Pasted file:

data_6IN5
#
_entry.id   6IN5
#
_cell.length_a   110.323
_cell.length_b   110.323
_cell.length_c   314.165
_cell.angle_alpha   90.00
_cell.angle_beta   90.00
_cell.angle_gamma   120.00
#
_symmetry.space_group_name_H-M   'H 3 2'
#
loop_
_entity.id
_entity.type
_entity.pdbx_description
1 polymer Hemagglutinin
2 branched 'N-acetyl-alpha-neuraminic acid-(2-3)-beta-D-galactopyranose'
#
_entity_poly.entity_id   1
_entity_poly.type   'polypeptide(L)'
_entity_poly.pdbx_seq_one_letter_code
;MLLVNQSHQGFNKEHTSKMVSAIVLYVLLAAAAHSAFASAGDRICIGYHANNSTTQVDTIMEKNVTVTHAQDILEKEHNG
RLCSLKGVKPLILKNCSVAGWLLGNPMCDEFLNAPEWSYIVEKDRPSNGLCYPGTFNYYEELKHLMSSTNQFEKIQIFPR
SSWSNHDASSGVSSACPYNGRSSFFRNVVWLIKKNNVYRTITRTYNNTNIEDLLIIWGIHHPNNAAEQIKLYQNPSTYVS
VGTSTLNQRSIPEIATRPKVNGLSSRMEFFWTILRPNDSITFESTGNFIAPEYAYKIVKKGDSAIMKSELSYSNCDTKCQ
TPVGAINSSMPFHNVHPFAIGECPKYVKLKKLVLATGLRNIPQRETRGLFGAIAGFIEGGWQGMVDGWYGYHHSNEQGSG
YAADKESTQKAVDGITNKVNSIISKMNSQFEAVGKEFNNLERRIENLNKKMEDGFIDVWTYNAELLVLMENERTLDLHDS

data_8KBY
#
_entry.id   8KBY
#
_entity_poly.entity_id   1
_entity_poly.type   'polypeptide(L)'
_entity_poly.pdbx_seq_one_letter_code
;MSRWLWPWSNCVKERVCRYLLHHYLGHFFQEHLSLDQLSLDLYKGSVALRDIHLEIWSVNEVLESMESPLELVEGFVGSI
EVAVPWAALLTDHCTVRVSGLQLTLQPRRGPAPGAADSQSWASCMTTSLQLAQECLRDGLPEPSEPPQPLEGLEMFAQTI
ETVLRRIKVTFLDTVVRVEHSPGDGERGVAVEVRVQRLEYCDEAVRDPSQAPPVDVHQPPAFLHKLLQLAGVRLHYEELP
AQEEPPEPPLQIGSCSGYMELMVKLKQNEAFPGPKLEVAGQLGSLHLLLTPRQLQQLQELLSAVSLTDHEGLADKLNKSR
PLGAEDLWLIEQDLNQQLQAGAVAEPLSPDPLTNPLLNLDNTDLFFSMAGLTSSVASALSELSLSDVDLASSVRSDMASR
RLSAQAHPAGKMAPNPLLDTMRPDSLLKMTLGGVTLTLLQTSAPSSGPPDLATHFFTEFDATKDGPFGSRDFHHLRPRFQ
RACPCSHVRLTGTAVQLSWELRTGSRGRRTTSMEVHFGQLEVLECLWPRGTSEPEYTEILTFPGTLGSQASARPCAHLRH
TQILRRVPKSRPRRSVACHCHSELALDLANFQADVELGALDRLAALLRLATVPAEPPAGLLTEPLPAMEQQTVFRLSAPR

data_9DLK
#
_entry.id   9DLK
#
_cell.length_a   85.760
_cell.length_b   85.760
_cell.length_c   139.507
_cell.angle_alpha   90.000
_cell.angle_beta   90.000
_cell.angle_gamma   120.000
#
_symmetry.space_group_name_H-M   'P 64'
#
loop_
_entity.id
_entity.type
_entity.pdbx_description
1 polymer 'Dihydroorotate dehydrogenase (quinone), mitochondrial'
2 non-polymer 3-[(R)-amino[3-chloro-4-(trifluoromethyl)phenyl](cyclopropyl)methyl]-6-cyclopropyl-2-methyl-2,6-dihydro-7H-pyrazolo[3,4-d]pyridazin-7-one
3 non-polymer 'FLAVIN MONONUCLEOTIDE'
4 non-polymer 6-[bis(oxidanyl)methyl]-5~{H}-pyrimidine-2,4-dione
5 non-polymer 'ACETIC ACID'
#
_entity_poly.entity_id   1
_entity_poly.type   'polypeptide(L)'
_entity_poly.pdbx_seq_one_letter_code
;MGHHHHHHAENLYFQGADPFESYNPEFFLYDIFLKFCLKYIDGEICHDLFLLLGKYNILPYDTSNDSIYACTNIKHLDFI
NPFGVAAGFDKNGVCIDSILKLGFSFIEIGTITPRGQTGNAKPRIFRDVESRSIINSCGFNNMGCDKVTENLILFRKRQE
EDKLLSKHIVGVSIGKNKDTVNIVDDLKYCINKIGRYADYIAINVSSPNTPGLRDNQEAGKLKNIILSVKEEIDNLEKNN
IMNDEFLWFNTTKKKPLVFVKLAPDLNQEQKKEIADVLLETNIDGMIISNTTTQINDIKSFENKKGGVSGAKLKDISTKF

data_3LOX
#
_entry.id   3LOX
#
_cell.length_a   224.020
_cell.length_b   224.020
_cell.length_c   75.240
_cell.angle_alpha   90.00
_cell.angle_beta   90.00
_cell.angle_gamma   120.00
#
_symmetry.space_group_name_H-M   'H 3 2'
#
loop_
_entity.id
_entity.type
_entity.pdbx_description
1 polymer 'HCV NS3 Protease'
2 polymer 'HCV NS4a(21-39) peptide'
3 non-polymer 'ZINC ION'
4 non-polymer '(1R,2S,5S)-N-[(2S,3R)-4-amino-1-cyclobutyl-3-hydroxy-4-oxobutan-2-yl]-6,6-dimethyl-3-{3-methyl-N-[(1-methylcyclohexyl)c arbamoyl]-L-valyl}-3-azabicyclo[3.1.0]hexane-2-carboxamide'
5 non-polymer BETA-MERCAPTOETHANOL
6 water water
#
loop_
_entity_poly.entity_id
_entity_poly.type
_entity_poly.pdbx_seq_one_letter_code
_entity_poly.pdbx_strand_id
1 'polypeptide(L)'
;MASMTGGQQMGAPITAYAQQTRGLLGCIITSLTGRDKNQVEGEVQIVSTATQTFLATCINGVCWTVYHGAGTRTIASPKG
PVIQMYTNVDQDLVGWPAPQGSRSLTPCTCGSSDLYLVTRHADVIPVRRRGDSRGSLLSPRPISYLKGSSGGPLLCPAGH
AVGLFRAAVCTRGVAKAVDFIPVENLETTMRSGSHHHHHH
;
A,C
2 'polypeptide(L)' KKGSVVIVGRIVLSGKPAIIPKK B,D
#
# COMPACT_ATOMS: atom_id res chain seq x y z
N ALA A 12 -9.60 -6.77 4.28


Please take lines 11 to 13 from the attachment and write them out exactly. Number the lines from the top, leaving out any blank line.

#
_symmetry.space_group_name_H-M   'H 3 2'
#